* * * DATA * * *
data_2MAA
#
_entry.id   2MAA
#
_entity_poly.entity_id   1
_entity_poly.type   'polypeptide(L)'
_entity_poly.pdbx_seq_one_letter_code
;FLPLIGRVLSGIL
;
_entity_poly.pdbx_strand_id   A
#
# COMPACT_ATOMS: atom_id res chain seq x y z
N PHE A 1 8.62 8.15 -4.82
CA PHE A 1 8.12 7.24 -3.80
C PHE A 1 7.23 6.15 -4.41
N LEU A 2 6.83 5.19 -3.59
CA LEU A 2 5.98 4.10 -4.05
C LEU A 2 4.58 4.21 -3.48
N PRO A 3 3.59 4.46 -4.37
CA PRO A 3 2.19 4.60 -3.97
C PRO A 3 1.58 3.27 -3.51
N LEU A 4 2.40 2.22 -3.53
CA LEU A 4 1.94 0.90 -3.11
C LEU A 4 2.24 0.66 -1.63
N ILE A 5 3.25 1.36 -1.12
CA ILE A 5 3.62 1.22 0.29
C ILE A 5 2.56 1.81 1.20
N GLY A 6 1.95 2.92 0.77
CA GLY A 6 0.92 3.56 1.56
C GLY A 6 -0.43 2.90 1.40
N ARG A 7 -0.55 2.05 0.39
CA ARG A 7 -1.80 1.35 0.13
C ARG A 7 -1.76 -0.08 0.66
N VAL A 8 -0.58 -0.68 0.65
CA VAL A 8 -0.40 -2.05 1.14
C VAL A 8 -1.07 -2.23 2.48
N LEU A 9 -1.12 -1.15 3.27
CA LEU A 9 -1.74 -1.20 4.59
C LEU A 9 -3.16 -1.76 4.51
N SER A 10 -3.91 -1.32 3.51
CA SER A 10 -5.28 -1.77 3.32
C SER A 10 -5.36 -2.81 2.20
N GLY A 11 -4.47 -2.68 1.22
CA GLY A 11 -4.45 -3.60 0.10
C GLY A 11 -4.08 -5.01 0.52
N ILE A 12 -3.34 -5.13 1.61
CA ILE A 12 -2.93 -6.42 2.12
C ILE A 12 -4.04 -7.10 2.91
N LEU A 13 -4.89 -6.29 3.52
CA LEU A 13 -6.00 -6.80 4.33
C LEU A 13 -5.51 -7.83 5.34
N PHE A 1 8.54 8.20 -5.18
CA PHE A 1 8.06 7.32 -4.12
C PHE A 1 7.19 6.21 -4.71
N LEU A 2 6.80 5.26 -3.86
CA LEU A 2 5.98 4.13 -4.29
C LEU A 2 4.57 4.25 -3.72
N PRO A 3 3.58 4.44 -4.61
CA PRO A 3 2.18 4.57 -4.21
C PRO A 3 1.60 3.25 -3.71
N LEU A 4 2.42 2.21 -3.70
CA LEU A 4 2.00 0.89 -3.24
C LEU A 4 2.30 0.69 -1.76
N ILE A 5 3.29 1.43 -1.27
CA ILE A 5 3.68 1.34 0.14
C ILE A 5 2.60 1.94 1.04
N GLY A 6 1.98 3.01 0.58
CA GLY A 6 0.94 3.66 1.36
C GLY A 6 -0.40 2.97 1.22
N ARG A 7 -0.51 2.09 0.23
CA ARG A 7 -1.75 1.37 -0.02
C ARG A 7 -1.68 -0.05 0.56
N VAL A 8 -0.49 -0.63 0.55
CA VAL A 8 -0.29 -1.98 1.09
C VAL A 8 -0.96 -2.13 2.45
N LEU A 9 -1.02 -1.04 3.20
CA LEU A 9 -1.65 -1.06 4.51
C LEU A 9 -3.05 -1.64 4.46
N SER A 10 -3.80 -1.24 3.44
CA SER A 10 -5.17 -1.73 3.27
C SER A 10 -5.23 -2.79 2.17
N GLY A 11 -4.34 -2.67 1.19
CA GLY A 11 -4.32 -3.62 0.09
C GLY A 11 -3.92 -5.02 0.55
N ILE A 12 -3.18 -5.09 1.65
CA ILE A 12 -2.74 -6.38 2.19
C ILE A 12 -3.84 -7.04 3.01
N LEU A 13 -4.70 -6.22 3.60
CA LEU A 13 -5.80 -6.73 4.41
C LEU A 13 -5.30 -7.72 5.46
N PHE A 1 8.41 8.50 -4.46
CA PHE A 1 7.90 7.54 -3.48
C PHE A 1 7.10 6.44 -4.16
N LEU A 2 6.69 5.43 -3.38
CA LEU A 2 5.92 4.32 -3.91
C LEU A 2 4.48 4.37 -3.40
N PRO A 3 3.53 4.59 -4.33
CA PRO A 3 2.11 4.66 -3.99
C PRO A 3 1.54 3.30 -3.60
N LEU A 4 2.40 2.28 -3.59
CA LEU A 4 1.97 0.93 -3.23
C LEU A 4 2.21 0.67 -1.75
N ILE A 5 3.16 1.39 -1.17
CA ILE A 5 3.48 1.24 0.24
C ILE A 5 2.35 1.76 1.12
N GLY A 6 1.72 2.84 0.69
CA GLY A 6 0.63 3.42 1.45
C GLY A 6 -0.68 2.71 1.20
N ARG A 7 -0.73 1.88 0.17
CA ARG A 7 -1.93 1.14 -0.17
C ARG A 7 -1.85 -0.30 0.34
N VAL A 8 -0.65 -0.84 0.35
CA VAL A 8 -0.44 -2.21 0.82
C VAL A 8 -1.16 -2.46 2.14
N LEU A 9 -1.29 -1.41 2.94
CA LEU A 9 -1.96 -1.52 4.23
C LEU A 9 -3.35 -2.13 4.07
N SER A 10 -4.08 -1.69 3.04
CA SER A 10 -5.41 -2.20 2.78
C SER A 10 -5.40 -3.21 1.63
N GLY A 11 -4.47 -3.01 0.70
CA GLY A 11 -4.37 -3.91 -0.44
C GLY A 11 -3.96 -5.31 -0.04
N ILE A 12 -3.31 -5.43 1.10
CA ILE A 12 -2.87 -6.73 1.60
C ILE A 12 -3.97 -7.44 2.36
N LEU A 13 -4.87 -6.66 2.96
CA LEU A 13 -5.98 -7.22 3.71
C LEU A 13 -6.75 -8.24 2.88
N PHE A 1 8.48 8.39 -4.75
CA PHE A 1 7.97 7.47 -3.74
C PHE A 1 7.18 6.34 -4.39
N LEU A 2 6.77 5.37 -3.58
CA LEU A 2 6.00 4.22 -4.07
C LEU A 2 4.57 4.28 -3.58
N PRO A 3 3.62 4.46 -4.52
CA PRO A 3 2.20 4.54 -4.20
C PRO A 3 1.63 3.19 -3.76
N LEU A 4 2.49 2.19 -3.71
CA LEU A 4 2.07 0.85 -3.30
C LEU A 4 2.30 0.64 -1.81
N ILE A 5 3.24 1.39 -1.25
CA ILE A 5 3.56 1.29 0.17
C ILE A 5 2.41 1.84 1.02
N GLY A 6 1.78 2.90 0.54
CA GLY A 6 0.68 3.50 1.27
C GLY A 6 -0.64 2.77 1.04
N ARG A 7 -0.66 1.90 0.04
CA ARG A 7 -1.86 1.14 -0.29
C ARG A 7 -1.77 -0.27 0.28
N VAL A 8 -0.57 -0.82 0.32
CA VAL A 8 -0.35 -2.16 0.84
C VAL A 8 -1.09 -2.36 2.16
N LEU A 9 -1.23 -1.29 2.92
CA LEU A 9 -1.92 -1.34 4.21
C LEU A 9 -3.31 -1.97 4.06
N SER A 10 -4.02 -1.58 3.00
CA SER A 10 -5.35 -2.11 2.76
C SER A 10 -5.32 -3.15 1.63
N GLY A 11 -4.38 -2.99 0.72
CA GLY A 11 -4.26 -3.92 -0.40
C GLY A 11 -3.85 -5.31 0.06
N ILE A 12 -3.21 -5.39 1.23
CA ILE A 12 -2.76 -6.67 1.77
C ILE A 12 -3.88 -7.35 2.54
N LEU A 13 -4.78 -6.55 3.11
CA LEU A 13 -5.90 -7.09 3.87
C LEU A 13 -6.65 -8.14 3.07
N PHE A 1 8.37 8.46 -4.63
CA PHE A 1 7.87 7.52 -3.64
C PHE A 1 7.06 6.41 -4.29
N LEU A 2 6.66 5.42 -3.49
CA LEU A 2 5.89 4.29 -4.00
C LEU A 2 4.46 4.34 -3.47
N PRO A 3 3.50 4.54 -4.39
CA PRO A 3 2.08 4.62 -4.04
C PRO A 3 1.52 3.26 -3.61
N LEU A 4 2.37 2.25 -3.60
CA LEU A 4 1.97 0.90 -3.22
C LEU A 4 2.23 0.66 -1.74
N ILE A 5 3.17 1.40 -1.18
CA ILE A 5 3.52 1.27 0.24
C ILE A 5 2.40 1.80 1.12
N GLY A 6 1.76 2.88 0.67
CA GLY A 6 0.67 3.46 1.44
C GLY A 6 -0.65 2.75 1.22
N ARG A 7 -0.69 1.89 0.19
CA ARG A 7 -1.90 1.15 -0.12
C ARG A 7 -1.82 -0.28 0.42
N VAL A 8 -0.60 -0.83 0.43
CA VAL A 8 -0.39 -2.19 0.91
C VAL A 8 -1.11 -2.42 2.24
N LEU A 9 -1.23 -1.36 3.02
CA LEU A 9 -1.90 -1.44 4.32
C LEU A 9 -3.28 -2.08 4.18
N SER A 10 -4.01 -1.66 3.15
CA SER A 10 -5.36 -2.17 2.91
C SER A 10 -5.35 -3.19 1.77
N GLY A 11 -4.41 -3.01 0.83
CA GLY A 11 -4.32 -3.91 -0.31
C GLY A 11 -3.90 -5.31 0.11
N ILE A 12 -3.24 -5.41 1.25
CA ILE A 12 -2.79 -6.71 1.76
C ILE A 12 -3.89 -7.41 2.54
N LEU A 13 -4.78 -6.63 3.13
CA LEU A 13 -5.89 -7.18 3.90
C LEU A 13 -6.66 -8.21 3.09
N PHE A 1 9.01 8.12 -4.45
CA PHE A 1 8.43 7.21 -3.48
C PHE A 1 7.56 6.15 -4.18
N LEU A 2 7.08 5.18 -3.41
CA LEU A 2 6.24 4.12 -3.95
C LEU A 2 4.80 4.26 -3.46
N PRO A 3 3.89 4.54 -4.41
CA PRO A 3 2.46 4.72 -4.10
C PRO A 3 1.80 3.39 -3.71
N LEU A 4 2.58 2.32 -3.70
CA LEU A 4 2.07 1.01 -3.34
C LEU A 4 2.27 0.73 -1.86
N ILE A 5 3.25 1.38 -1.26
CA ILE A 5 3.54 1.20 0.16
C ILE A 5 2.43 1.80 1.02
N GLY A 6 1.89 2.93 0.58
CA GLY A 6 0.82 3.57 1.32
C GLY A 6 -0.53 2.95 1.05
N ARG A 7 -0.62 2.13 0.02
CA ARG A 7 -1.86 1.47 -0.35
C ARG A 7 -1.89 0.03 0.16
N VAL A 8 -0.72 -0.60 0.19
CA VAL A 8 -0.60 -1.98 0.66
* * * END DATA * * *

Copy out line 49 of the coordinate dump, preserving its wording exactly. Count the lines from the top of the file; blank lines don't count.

N LEU A 13 -4.89 -6.29 3.52